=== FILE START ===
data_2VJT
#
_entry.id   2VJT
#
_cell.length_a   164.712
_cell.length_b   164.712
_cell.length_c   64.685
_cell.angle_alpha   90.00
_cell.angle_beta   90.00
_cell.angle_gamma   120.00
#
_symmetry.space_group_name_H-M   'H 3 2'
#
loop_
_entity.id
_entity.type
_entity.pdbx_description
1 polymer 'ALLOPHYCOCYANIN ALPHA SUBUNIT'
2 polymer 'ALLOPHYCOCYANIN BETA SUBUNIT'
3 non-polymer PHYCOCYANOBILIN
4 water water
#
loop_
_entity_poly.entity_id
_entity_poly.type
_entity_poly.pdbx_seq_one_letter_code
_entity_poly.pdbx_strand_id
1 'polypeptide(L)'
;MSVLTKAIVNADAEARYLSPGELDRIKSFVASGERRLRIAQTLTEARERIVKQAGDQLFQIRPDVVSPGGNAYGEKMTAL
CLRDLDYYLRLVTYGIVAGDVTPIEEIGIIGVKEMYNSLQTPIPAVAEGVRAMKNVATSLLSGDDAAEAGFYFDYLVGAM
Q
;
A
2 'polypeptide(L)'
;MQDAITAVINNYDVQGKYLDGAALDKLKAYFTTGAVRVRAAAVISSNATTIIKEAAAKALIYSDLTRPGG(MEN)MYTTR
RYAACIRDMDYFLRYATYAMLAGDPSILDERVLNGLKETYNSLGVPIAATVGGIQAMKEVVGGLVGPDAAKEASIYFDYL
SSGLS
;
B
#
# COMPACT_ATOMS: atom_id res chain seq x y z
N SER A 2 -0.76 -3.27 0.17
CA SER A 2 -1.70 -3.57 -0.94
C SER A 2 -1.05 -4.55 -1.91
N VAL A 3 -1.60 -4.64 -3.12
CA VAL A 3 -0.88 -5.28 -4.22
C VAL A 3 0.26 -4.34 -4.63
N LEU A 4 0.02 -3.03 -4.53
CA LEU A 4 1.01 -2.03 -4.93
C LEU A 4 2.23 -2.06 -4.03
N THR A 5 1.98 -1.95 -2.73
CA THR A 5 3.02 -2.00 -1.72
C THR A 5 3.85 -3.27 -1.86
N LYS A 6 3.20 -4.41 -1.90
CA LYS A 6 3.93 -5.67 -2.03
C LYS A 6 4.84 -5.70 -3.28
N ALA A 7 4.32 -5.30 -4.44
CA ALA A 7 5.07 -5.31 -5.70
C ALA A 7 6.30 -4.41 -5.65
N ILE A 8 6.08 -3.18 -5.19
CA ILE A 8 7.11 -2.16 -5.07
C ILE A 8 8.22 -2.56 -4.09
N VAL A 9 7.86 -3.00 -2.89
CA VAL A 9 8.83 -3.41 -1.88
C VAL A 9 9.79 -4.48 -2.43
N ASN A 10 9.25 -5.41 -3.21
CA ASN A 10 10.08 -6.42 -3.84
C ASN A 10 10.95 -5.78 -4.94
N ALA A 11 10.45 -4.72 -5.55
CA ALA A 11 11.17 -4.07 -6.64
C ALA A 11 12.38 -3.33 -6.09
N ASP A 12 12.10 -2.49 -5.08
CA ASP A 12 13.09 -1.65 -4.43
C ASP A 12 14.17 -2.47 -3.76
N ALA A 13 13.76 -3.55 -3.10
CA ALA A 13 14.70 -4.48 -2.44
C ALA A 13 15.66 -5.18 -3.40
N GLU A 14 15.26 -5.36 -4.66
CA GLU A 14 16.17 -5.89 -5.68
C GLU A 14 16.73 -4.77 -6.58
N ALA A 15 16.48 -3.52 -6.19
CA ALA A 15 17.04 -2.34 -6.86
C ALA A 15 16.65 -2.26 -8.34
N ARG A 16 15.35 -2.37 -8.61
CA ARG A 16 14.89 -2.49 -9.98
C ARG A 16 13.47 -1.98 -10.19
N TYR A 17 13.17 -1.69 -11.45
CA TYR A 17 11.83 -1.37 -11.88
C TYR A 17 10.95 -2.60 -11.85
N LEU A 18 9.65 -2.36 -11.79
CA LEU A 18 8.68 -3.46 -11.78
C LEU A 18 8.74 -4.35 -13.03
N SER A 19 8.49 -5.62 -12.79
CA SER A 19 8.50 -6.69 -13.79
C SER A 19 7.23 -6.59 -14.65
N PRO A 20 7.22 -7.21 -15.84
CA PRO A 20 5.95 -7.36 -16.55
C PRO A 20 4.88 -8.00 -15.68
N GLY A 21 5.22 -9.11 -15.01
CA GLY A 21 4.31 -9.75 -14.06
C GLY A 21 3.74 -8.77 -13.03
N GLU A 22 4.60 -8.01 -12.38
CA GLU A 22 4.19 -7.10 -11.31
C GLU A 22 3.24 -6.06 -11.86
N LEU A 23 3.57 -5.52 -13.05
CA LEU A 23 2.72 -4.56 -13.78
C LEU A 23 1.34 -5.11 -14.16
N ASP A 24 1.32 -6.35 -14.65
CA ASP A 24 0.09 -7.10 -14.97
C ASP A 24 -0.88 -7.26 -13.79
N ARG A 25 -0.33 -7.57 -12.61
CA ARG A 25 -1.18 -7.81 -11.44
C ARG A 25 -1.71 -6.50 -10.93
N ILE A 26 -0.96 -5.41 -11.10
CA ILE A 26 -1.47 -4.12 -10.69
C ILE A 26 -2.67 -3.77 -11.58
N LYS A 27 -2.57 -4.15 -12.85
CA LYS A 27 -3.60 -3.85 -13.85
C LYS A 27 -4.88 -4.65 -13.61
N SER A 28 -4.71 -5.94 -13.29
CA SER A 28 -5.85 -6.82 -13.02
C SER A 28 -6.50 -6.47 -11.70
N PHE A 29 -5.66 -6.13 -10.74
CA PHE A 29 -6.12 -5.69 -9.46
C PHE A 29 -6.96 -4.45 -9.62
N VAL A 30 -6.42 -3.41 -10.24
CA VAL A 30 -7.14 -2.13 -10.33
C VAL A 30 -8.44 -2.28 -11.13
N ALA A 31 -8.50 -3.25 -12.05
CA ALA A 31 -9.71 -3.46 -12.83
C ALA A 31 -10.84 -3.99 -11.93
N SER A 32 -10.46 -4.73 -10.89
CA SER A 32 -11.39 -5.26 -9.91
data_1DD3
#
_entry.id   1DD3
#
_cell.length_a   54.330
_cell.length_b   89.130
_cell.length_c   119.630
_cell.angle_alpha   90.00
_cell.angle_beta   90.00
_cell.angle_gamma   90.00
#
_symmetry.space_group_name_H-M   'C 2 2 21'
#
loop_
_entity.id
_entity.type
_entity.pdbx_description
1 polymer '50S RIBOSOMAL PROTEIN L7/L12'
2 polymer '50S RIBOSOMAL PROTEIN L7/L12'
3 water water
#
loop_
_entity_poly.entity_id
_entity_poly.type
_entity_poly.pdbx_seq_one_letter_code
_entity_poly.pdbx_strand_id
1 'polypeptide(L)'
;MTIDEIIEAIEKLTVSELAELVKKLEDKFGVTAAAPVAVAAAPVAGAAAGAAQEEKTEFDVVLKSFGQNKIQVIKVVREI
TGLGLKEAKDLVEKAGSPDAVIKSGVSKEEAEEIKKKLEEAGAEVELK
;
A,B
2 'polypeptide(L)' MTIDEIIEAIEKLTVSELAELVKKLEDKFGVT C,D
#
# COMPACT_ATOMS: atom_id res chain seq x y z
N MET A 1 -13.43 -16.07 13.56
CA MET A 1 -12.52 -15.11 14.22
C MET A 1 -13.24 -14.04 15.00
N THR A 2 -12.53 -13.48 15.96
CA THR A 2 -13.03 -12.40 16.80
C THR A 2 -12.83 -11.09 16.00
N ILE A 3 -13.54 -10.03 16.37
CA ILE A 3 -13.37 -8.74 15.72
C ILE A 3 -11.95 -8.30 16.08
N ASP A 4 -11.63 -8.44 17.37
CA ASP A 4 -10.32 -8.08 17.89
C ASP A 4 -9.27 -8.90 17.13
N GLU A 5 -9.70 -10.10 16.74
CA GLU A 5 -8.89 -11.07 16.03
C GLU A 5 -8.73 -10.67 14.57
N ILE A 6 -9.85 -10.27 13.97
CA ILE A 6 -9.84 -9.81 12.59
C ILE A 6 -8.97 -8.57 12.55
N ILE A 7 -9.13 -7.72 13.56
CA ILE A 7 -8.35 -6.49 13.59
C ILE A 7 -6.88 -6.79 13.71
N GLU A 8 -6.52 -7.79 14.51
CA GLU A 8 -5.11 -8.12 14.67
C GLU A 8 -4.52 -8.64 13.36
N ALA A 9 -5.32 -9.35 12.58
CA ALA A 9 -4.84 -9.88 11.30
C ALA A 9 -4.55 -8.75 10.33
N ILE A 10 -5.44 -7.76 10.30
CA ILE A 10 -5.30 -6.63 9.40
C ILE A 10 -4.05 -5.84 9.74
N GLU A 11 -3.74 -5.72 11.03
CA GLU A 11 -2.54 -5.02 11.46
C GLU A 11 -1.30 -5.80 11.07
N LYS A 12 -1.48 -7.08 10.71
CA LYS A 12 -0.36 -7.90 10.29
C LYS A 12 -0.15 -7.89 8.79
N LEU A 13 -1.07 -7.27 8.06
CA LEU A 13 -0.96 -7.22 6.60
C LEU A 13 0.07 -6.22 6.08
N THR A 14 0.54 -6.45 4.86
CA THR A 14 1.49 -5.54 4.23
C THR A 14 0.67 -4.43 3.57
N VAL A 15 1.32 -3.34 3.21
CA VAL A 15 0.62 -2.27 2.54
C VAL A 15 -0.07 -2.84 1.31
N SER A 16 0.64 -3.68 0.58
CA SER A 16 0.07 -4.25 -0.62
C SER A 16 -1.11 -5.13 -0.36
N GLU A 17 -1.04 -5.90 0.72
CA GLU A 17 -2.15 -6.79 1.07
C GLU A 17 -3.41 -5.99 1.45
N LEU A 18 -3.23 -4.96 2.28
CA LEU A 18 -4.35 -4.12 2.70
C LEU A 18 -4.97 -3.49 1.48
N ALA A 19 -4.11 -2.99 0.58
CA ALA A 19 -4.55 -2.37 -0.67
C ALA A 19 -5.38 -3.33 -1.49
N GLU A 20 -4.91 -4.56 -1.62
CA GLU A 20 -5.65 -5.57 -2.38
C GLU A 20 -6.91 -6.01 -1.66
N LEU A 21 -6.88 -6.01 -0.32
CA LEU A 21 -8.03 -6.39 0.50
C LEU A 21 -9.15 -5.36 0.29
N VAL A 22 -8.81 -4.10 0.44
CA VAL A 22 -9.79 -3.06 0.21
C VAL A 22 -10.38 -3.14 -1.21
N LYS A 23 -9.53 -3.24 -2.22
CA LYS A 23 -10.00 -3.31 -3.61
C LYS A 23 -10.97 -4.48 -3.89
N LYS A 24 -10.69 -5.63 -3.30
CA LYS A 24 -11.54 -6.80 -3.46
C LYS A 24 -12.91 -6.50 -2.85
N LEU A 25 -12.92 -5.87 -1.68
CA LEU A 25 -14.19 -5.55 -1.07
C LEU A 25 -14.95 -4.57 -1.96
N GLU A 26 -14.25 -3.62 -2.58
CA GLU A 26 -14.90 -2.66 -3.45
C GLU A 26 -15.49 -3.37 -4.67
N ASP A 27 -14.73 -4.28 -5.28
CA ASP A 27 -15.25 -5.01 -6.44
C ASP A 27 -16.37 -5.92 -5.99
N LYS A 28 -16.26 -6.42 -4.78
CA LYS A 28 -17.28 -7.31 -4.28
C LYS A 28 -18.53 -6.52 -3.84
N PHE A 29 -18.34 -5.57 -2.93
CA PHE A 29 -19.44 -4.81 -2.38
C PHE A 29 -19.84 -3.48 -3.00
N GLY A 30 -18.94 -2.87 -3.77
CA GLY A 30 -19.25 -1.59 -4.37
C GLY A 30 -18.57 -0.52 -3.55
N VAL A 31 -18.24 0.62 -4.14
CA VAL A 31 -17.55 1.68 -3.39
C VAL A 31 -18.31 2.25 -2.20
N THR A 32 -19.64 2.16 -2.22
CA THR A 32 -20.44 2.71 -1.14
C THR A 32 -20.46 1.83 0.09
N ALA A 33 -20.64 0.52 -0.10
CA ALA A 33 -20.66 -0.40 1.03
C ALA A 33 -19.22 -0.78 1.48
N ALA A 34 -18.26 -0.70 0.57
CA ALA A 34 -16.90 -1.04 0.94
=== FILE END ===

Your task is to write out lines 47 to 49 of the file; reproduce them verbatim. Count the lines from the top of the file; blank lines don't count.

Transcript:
C VAL A 3 0.26 -4.34 -4.63
N LEU A 4 0.02 -3.03 -4.53
CA LEU A 4 1.01 -2.03 -4.93